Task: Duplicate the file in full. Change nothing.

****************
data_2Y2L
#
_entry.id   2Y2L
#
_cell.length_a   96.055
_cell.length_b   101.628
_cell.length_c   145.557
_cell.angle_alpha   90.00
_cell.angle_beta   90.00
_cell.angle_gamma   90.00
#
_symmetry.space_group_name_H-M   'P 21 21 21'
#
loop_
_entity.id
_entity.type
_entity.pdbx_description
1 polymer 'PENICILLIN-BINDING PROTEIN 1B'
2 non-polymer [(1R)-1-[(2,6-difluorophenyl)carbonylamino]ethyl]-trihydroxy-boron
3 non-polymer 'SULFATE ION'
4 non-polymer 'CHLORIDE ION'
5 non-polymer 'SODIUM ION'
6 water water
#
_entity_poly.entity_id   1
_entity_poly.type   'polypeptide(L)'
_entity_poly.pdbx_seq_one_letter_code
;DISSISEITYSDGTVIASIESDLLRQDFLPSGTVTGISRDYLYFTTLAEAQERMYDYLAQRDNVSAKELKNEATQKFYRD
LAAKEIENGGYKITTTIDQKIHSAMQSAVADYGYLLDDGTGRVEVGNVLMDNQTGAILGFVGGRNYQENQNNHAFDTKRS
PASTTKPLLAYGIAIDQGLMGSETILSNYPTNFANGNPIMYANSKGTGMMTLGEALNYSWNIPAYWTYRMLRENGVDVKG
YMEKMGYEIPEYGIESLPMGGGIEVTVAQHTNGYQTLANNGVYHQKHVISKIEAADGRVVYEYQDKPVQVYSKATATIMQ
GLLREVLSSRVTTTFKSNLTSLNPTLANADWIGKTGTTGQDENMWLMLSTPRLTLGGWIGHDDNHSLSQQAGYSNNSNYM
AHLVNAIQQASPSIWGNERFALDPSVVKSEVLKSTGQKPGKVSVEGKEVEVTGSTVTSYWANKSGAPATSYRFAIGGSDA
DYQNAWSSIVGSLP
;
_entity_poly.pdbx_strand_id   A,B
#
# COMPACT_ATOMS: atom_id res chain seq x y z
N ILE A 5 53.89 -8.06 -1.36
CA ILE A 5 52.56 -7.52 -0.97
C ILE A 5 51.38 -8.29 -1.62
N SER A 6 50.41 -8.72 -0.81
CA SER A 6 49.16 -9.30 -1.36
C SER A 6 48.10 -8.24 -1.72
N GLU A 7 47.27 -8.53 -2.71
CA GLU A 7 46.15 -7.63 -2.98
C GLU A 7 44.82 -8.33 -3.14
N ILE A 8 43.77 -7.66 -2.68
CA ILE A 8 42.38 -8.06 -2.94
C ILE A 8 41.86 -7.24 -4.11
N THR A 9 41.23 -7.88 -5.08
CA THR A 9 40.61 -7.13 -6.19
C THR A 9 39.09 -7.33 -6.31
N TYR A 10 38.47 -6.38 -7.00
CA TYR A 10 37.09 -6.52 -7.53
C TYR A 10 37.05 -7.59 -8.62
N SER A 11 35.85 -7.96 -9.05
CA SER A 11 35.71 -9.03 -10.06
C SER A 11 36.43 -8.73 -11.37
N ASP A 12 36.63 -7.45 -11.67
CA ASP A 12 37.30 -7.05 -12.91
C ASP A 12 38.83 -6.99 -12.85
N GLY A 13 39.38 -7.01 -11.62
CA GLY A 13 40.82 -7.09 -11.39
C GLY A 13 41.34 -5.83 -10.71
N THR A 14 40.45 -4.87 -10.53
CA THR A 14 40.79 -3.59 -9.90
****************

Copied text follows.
data_2Y2L
#
_entry.id   2Y2L
#
_cell.length_a   96.055
_cell.length_b   101.628
_cell.length_c   145.557
_cell.angle_alpha   90.00
_cell.angle_beta   90.00
_cell.angle_gamma   90.00
#
_symmetry.space_group_name_H-M   'P 21 21 21'
#
loop_
_entity.id
_entity.type
_entity.pdbx_description
1 polymer 'PENICILLIN-BINDING PROTEIN 1B'
2 non-polymer [(1R)-1-[(2,6-difluorophenyl)carbonylamino]ethyl]-trihydroxy-boron
3 non-polymer 'SULFATE ION'
4 non-polymer 'CHLORIDE ION'
5 non-polymer 'SODIUM ION'
6 water water
#
_entity_poly.entity_id   1
_entity_poly.type   'polypeptide(L)'
_entity_poly.pdbx_seq_one_letter_code
;DISSISEITYSDGTVIASIESDLLRQDFLPSGTVTGISRDYLYFTTLAEAQERMYDYLAQRDNVSAKELKNEATQKFYRD
LAAKEIENGGYKITTTIDQKIHSAMQSAVADYGYLLDDGTGRVEVGNVLMDNQTGAILGFVGGRNYQENQNNHAFDTKRS
PASTTKPLLAYGIAIDQGLMGSETILSNYPTNFANGNPIMYANSKGTGMMTLGEALNYSWNIPAYWTYRMLRENGVDVKG
YMEKMGYEIPEYGIESLPMGGGIEVTVAQHTNGYQTLANNGVYHQKHVISKIEAADGRVVYEYQDKPVQVYSKATATIMQ
GLLREVLSSRVTTTFKSNLTSLNPTLANADWIGKTGTTGQDENMWLMLSTPRLTLGGWIGHDDNHSLSQQAGYSNNSNYM
AHLVNAIQQASPSIWGNERFALDPSVVKSEVLKSTGQKPGKVSVEGKEVEVTGSTVTSYWANKSGAPATSYRFAIGGSDA
DYQNAWSSIVGSLP
;
_entity_poly.pdbx_strand_id   A,B
#
# COMPACT_ATOMS: atom_id res chain seq x y z
N ILE A 5 53.89 -8.06 -1.36
CA ILE A 5 52.56 -7.52 -0.97
C ILE A 5 51.38 -8.29 -1.62
N SER A 6 50.41 -8.72 -0.81
CA SER A 6 49.16 -9.30 -1.36
C SER A 6 48.10 -8.24 -1.72
N GLU A 7 47.27 -8.53 -2.71
CA GLU A 7 46.15 -7.63 -2.98
C GLU A 7 44.82 -8.33 -3.14
N ILE A 8 43.77 -7.66 -2.68
CA ILE A 8 42.38 -8.06 -2.94
C ILE A 8 41.86 -7.24 -4.11
N THR A 9 41.23 -7.88 -5.08
CA THR A 9 40.61 -7.13 -6.19
C THR A 9 39.09 -7.33 -6.31
N TYR A 10 38.47 -6.38 -7.00
CA TYR A 10 37.09 -6.52 -7.53
C TYR A 10 37.05 -7.59 -8.62
N SER A 11 35.85 -7.96 -9.05
CA SER A 11 35.71 -9.03 -10.06
C SER A 11 36.43 -8.73 -11.37
N ASP A 12 36.63 -7.45 -11.67
CA ASP A 12 37.30 -7.05 -12.91
C ASP A 12 38.83 -6.99 -12.85
N GLY A 13 39.38 -7.01 -11.62
CA GLY A 13 40.82 -7.09 -11.39
C GLY A 13 41.34 -5.83 -10.71
N THR A 14 40.45 -4.87 -10.53
CA THR A 14 40.79 -3.59 -9.90